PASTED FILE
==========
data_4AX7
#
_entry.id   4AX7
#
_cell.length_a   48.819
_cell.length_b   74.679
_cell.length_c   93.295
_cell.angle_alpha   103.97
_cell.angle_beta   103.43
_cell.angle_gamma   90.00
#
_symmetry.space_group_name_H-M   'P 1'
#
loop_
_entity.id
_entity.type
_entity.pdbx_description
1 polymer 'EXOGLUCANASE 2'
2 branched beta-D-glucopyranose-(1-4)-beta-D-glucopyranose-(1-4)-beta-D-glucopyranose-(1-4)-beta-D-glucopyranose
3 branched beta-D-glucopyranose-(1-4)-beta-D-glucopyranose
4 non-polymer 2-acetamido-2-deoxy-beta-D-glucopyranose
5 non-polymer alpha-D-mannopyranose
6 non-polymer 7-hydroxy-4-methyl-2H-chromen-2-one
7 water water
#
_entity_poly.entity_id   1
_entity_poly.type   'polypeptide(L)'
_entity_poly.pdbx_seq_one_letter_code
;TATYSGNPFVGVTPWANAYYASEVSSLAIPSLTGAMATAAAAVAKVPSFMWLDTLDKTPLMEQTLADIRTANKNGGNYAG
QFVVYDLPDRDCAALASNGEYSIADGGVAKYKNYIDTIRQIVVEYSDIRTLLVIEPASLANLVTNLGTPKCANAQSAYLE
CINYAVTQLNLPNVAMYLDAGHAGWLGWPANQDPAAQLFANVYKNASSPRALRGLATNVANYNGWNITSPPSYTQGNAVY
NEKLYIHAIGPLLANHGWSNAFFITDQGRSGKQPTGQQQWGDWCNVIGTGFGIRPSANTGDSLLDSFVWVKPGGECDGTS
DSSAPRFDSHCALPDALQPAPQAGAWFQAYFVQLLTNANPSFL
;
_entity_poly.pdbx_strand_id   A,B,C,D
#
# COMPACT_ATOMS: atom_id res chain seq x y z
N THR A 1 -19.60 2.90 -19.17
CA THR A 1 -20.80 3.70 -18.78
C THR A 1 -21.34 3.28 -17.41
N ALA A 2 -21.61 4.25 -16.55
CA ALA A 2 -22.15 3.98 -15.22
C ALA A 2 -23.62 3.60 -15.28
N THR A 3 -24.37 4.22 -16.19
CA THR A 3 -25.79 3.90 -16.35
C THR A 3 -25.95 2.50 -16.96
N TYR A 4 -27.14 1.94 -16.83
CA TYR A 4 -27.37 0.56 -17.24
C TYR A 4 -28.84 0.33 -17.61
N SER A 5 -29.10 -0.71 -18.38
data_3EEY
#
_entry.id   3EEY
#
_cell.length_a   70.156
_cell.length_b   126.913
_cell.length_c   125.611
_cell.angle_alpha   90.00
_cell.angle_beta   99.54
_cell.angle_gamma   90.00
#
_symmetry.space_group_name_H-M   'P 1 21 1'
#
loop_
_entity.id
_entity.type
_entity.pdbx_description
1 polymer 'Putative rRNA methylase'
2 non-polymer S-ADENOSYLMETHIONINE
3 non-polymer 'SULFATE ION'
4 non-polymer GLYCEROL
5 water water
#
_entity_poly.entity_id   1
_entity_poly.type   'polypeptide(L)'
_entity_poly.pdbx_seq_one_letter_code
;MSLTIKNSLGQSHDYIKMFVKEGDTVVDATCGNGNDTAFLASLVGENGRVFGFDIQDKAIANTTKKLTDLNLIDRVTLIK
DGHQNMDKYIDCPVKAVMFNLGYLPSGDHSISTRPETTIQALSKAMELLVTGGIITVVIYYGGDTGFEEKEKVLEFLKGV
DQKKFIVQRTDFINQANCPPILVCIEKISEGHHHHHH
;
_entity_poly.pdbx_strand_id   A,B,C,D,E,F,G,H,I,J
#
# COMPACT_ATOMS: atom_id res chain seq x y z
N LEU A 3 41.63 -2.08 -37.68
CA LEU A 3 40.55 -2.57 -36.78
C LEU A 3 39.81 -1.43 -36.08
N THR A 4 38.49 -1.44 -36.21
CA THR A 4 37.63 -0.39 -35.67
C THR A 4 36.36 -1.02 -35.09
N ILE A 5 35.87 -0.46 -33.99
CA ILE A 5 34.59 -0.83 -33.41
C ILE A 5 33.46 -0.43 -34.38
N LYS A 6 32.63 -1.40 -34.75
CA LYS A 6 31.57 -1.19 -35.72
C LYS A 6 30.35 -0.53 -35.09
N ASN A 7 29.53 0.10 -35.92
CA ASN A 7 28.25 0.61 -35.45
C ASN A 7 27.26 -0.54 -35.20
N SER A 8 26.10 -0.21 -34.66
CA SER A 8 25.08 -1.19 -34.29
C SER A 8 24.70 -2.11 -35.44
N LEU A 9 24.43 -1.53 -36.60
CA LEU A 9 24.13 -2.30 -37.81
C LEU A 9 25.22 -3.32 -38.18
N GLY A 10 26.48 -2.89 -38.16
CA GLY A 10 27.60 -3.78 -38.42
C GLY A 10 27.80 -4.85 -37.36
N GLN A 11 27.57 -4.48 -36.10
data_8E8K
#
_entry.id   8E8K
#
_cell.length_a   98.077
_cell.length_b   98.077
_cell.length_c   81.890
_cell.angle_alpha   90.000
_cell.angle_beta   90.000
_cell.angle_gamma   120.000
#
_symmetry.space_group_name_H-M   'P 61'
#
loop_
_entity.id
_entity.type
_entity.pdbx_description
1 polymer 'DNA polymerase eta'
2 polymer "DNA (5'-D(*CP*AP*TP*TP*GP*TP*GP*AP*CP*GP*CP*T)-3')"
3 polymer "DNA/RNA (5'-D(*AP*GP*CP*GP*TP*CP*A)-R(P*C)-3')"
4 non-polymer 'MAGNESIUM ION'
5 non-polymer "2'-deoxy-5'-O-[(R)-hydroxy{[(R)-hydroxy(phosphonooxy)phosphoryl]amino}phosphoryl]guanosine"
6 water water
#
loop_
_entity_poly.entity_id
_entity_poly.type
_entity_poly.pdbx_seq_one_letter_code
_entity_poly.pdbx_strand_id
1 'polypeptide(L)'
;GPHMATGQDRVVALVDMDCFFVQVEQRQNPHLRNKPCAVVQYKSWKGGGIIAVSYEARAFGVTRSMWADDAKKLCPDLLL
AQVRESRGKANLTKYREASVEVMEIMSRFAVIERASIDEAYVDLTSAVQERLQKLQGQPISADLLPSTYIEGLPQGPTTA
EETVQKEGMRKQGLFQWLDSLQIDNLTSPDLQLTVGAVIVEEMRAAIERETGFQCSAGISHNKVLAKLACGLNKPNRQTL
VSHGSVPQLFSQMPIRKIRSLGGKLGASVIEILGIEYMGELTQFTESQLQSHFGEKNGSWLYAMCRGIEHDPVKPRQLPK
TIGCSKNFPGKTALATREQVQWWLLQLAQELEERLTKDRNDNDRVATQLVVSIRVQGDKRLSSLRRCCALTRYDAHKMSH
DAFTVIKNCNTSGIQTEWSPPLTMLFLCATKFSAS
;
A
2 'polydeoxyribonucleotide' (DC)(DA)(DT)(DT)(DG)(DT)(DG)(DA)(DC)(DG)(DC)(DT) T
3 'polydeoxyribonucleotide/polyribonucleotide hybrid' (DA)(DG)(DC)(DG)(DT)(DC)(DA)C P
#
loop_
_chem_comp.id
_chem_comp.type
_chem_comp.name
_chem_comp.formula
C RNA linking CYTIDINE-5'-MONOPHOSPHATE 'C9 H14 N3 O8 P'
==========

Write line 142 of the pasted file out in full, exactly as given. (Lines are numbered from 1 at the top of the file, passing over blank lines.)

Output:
VSHGSVPQLFSQMPIRKIRSLGGKLGASVIEILGIEYMGELTQFTESQLQSHFGEKNGSWLYAMCRGIEHDPVKPRQLPK